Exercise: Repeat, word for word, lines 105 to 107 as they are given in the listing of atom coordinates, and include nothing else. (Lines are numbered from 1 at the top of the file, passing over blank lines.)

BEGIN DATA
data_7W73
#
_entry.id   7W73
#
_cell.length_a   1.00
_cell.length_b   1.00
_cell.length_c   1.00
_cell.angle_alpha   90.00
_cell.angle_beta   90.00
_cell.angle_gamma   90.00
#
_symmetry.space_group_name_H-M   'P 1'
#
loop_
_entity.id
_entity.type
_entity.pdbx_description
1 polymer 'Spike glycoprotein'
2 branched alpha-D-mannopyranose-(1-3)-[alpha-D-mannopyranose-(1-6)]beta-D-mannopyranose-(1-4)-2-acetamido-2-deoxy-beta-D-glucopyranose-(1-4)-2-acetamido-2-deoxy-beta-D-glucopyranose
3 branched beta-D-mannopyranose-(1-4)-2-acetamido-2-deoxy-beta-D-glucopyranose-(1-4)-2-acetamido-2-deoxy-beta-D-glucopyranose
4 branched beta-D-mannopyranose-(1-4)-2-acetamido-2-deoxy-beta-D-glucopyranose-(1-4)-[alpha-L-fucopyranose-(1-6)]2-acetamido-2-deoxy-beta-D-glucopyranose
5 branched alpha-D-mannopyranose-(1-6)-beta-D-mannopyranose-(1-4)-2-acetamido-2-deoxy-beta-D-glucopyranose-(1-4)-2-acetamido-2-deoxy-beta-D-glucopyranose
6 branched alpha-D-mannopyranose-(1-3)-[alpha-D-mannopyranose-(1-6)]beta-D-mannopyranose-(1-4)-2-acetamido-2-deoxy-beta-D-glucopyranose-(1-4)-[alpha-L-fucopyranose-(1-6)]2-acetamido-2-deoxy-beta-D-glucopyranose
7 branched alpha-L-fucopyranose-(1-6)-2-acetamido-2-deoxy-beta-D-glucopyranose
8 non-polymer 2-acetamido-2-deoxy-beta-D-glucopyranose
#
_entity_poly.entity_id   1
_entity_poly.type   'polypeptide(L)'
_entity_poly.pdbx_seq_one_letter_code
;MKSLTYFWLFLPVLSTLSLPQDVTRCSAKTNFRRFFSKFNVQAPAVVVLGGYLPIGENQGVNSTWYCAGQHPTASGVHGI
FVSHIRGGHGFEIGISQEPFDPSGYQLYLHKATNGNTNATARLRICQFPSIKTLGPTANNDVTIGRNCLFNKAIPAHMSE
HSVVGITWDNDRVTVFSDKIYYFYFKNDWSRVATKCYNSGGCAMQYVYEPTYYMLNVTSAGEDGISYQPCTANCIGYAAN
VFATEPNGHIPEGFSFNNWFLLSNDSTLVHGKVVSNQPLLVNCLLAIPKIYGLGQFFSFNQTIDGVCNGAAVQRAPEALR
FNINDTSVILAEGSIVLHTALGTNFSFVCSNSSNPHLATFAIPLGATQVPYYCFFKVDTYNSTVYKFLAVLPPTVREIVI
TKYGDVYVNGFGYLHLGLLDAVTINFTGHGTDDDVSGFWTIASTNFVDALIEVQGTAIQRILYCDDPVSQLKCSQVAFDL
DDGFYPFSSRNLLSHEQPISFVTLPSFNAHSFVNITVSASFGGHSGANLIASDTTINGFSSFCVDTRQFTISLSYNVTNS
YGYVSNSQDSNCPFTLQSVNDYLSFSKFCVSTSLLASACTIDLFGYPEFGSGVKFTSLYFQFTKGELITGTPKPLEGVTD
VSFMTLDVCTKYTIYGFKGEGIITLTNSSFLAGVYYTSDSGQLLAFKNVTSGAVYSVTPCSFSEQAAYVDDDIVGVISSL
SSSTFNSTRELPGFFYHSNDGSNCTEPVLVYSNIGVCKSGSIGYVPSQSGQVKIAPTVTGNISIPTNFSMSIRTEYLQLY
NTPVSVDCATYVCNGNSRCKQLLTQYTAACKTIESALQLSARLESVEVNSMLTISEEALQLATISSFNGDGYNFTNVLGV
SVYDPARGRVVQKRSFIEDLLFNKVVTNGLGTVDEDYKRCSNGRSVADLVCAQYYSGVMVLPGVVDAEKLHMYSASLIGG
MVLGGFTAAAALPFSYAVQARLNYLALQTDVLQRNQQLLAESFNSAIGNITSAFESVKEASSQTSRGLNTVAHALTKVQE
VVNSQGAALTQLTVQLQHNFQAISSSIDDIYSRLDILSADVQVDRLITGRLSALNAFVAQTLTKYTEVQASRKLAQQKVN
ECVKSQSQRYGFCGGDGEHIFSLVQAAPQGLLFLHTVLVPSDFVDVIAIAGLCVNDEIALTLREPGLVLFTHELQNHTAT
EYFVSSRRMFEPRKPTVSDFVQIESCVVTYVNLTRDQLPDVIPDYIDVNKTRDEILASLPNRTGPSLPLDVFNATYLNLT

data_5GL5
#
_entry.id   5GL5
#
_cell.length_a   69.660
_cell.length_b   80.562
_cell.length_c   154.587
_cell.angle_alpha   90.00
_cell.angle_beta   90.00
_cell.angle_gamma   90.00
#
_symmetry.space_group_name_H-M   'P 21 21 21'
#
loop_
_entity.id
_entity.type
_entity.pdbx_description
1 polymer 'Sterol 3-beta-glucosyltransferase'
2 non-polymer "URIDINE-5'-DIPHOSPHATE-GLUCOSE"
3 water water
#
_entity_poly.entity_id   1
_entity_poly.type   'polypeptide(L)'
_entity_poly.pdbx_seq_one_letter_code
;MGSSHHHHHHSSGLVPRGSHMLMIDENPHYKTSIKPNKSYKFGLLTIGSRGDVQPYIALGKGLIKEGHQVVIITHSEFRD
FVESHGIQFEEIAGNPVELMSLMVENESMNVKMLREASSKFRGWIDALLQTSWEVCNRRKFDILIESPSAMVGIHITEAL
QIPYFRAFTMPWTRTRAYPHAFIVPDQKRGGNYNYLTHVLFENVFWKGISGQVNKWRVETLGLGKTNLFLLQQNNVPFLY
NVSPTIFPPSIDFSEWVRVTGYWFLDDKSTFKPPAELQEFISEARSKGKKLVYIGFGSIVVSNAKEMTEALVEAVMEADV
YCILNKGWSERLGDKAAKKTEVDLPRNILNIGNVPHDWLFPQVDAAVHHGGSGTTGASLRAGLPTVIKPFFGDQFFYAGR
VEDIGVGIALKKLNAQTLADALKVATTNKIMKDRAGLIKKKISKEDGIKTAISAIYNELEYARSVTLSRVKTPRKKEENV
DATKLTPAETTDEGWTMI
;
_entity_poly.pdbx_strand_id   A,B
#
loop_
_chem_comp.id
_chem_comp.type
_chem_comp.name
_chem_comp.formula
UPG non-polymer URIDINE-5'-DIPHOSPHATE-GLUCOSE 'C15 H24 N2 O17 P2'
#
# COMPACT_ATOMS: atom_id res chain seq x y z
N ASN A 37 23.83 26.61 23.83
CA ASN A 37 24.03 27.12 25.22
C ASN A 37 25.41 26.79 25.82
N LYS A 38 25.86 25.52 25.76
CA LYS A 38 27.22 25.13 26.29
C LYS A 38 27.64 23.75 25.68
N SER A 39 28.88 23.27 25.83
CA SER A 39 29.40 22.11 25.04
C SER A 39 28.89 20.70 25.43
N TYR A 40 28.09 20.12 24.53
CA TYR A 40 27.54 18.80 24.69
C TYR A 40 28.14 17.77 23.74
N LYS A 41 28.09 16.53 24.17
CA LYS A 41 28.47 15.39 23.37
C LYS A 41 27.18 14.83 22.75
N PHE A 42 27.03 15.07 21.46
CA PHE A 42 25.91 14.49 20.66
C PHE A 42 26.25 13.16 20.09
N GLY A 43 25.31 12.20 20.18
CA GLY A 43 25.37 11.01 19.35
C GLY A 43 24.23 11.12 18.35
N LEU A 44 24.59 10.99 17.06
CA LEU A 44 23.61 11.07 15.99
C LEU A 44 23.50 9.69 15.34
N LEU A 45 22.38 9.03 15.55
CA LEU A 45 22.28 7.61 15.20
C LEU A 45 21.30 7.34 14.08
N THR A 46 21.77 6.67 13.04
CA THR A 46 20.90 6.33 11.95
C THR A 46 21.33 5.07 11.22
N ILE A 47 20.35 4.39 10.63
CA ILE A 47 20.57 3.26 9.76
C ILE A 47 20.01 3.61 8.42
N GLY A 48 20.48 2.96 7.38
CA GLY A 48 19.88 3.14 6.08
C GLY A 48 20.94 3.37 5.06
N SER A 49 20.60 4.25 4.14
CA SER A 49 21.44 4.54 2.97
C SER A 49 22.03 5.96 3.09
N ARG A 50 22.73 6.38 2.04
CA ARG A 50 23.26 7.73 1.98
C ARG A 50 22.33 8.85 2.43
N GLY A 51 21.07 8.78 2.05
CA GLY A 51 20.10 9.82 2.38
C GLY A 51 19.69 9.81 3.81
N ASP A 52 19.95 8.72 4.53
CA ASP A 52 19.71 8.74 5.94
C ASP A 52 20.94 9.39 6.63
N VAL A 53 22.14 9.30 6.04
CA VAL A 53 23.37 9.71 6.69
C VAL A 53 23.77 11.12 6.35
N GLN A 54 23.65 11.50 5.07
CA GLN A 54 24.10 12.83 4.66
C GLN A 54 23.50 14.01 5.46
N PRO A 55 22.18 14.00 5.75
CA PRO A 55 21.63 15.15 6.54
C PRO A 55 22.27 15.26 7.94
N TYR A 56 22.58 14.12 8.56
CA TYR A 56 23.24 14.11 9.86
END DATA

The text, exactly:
C PHE A 42 26.25 13.16 20.09
N GLY A 43 25.31 12.20 20.18
CA GLY A 43 25.37 11.01 19.35